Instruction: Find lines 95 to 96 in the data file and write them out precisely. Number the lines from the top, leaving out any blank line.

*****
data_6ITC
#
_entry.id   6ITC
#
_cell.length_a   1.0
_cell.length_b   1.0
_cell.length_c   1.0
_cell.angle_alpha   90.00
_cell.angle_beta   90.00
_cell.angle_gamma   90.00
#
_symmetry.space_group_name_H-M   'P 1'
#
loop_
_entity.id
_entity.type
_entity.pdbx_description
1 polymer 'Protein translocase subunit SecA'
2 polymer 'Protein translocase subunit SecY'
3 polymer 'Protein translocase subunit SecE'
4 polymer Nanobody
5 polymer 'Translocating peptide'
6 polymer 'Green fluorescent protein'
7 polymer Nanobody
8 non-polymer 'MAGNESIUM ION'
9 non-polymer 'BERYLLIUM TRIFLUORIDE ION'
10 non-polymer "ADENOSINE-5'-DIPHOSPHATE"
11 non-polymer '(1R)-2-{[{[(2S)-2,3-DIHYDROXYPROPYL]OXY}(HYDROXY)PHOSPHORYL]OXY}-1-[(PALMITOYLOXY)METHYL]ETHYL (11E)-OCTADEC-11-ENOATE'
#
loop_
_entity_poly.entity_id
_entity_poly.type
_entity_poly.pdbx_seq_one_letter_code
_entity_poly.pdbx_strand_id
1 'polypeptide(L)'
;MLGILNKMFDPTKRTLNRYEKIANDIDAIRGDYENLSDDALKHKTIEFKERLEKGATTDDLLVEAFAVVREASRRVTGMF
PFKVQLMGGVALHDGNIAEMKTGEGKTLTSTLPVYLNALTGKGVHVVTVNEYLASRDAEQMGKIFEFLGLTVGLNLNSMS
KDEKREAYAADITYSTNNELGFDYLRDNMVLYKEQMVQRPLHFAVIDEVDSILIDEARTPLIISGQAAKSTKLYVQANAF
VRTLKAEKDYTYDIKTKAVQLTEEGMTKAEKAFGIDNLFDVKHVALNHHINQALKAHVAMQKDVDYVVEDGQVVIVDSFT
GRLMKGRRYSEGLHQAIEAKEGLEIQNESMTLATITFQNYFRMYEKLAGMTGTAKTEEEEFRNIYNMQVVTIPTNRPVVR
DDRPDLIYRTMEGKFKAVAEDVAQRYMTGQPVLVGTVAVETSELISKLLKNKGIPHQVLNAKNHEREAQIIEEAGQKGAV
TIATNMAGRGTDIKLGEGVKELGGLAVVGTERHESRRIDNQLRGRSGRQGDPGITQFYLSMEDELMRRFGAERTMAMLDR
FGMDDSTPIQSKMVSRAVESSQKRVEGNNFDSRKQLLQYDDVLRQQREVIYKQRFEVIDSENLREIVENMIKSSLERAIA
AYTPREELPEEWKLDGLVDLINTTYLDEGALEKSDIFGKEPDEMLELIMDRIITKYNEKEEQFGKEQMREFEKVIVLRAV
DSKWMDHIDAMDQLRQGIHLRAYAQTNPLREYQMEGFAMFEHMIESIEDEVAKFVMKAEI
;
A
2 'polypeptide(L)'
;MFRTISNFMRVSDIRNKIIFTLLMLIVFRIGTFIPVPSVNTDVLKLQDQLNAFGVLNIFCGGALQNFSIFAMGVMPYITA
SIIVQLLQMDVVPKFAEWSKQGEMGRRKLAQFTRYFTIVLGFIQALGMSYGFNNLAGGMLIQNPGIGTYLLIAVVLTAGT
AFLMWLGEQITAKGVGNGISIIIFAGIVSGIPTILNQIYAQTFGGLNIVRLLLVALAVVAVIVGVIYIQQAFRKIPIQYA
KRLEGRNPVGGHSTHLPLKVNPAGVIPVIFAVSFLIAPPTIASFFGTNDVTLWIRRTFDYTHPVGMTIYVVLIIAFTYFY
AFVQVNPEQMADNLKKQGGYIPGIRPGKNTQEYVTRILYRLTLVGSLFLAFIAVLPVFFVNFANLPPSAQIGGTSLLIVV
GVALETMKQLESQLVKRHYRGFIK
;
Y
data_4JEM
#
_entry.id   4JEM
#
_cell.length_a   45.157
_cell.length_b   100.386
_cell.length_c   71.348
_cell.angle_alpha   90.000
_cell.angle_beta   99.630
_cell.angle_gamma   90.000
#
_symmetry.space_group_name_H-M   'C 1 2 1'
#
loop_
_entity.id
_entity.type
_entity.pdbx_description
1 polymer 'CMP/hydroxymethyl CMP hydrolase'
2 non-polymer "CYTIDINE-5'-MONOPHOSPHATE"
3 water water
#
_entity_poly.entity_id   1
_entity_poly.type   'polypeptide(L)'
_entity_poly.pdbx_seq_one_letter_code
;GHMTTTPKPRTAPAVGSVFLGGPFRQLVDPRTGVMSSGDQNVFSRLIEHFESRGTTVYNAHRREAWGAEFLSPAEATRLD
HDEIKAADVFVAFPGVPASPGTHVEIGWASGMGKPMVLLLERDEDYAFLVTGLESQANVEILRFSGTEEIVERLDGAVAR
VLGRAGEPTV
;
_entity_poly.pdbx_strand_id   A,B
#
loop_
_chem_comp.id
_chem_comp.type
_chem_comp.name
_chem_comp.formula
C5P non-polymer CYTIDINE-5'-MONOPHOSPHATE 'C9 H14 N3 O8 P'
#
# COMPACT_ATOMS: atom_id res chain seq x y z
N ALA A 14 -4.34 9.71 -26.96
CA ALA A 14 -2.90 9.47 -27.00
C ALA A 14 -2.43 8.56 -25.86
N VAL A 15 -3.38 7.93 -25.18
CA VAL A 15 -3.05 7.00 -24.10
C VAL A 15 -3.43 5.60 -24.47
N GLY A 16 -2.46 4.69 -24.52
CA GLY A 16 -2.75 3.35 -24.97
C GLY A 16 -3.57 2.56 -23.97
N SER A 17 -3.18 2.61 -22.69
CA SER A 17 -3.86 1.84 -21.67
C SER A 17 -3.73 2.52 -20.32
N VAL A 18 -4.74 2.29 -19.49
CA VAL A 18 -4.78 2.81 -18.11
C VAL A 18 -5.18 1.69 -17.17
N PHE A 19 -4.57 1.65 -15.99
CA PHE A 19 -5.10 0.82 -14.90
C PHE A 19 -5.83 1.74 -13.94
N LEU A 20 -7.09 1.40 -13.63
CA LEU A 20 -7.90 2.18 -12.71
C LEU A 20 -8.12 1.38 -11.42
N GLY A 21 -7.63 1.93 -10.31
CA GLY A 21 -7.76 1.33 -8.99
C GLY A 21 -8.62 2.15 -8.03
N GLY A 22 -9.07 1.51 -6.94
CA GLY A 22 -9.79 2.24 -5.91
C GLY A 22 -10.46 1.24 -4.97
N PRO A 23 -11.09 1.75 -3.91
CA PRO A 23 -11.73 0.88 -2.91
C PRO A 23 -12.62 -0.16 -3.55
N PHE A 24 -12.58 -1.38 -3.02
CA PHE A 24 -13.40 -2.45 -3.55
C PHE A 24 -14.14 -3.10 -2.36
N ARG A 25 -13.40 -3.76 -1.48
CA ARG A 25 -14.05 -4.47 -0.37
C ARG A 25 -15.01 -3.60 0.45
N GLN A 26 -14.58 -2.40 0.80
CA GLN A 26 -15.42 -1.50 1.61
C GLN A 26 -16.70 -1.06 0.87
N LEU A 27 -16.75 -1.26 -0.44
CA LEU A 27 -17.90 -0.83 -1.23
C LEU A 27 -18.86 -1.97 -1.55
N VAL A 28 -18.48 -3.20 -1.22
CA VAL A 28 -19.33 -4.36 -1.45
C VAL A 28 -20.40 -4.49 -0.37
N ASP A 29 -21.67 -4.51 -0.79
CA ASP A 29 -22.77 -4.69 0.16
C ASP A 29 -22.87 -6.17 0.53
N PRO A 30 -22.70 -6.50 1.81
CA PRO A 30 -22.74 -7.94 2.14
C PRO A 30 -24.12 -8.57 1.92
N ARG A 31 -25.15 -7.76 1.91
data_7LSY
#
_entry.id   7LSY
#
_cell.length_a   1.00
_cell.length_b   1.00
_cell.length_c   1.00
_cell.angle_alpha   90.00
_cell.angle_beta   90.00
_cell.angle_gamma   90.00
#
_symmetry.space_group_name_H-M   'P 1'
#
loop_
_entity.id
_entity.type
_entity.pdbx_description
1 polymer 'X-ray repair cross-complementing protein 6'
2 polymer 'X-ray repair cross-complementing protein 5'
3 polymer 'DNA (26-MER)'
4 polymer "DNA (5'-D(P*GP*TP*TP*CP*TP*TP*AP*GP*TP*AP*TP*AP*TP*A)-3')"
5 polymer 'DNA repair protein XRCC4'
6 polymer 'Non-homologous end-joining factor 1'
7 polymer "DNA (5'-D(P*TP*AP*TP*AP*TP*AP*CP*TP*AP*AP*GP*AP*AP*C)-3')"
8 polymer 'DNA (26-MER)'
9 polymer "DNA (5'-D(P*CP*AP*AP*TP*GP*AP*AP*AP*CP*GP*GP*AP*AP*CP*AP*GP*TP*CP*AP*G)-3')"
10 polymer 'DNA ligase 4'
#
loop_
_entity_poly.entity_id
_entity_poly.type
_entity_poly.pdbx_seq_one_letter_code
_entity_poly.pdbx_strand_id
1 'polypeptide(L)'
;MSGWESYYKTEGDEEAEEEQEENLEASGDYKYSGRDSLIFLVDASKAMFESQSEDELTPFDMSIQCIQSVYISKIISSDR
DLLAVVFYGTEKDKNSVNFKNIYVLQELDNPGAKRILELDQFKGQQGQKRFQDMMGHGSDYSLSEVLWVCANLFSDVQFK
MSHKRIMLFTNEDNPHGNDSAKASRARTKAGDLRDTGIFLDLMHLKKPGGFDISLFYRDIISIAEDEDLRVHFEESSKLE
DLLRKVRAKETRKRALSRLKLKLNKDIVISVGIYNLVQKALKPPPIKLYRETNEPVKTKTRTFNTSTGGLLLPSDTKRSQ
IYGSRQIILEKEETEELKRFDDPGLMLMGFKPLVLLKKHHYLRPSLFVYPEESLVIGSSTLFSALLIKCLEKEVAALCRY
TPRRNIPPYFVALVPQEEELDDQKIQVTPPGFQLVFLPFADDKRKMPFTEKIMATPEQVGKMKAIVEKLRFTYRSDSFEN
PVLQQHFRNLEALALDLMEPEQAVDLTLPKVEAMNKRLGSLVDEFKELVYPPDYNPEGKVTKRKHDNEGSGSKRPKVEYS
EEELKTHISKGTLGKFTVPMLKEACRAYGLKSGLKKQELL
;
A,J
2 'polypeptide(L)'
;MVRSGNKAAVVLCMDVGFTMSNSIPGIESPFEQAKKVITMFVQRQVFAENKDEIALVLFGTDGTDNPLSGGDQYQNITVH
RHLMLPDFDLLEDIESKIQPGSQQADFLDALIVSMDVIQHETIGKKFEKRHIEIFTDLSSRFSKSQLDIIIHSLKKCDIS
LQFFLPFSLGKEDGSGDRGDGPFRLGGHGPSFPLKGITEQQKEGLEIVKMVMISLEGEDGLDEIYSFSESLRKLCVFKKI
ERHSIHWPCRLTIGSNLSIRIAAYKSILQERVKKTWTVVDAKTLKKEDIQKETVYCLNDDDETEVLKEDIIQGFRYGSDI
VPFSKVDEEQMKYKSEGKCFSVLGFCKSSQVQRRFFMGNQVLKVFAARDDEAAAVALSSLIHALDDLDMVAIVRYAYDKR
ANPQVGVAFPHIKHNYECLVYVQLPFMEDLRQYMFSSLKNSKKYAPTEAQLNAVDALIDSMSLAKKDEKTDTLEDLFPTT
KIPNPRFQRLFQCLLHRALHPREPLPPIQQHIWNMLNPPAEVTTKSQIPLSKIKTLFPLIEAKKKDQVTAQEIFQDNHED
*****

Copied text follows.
N ALA A 14 -4.34 9.71 -26.96
CA ALA A 14 -2.90 9.47 -27.00